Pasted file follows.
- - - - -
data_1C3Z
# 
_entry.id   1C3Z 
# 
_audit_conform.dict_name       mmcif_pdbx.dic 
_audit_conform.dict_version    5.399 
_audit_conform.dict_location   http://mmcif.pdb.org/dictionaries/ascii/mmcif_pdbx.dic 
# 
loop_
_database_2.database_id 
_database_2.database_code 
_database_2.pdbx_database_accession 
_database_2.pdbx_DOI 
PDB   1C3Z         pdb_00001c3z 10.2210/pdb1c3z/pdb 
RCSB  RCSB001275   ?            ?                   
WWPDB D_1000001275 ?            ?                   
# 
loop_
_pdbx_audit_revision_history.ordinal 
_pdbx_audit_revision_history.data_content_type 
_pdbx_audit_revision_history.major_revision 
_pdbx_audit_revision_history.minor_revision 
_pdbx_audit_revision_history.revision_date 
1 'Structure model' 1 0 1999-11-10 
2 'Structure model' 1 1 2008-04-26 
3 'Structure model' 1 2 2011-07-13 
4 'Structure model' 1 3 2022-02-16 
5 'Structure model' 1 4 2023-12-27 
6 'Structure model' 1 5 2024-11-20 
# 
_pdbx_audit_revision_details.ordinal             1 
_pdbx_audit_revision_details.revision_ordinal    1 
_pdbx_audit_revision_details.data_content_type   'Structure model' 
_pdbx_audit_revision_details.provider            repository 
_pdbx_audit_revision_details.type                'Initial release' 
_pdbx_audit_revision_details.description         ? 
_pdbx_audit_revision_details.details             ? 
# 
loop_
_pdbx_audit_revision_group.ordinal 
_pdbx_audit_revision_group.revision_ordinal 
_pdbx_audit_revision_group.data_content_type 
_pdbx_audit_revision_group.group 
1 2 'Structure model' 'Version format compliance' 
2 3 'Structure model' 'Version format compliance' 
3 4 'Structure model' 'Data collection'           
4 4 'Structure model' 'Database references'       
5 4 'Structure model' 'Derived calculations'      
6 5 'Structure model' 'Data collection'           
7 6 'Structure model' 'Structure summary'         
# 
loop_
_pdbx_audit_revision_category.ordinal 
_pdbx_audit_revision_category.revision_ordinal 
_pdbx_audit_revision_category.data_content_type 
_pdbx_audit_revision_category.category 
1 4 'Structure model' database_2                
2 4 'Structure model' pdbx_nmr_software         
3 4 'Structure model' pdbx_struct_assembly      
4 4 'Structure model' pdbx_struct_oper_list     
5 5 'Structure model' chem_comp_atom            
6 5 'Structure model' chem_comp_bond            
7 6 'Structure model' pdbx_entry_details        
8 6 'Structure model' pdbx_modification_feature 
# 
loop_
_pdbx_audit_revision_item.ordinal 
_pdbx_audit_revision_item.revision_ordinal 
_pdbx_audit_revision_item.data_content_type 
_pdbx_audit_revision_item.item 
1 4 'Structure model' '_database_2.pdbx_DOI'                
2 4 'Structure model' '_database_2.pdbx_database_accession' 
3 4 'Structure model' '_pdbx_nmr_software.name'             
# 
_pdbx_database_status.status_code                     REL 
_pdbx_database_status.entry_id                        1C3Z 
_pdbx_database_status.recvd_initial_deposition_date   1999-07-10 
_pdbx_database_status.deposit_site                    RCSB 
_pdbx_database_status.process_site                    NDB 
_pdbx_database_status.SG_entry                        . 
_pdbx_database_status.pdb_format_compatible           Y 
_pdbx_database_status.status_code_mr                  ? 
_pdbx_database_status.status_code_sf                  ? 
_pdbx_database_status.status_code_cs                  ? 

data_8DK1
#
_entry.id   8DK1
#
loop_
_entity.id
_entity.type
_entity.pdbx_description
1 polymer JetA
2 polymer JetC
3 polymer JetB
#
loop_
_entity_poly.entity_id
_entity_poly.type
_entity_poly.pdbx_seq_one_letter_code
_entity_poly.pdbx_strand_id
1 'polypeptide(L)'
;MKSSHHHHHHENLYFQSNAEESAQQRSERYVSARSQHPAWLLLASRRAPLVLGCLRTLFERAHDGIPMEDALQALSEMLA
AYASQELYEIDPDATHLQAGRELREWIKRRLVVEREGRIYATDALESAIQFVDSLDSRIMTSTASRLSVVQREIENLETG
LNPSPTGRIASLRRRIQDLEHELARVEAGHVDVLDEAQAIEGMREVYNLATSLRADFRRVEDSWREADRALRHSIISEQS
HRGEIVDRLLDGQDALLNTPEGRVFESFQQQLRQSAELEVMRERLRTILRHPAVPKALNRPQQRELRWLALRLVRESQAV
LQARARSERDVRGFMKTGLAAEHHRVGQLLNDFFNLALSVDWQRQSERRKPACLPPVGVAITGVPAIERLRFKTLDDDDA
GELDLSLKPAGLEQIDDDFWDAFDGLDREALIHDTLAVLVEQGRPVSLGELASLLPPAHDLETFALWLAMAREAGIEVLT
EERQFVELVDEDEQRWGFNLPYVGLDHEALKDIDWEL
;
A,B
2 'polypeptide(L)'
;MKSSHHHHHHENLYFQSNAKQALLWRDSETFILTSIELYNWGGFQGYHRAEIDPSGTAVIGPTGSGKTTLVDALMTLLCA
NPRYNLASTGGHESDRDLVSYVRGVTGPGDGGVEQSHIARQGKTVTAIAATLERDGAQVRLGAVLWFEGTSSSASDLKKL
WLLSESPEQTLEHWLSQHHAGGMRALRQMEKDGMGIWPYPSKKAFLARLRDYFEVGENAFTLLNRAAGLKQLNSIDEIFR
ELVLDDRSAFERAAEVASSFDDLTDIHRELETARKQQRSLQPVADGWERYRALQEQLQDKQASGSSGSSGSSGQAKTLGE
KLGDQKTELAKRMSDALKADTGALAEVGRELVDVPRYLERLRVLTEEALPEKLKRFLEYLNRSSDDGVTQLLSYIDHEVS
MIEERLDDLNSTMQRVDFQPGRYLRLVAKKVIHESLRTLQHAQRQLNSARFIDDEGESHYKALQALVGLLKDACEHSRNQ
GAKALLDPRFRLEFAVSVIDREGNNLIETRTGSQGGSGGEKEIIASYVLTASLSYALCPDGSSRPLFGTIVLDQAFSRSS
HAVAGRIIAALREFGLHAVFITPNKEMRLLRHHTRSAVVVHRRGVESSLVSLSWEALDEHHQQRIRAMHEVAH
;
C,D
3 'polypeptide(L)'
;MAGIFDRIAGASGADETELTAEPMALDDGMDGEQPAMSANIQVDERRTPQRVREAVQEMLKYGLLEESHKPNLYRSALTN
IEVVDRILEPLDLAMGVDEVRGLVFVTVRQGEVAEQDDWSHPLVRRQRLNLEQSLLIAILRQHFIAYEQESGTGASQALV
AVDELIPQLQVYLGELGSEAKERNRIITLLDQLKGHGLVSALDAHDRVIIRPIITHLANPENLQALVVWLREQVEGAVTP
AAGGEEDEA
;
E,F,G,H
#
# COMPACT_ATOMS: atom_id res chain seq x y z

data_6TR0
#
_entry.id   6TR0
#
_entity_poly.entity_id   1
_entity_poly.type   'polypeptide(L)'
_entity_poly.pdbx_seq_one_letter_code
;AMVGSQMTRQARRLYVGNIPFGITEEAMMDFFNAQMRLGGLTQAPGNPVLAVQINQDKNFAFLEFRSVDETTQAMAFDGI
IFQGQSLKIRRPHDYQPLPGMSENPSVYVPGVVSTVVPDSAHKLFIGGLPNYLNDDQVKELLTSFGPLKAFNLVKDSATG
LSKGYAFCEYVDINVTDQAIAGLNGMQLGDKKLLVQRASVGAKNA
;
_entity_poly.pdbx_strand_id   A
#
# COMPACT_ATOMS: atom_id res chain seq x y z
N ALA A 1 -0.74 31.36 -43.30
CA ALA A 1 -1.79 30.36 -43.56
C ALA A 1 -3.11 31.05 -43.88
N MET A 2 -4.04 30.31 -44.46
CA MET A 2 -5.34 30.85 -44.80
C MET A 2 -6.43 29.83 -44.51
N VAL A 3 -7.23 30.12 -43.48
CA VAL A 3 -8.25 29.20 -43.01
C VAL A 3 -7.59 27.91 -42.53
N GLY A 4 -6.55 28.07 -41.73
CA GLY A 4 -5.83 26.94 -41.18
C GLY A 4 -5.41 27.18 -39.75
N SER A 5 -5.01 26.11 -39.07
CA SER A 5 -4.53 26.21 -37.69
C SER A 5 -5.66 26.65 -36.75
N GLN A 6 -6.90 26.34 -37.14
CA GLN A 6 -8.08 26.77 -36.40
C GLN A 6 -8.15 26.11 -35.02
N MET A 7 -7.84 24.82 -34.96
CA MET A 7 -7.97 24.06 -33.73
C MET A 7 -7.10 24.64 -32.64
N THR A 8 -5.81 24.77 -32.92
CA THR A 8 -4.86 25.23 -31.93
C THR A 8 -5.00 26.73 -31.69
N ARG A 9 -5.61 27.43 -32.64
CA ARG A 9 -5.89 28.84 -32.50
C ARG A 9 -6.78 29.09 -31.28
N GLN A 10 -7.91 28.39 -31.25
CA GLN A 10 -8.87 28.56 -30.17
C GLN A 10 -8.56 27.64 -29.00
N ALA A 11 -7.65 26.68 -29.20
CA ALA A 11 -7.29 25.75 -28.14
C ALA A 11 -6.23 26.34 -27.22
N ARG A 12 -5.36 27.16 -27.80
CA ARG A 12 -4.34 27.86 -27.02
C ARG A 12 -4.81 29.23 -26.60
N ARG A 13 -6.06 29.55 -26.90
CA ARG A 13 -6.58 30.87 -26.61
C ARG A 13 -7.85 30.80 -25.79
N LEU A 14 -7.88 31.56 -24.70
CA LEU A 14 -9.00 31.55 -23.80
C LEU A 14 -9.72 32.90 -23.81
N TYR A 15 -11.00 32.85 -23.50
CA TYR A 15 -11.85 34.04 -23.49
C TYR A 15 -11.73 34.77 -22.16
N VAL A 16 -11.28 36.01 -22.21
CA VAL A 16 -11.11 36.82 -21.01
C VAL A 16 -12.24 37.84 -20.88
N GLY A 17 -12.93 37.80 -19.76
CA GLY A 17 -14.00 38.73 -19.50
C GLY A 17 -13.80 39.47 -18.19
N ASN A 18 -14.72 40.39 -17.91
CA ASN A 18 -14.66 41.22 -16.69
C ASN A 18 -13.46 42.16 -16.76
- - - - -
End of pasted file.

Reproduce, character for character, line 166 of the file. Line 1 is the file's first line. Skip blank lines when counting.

C MET A 7 -7.10 24.64 -32.64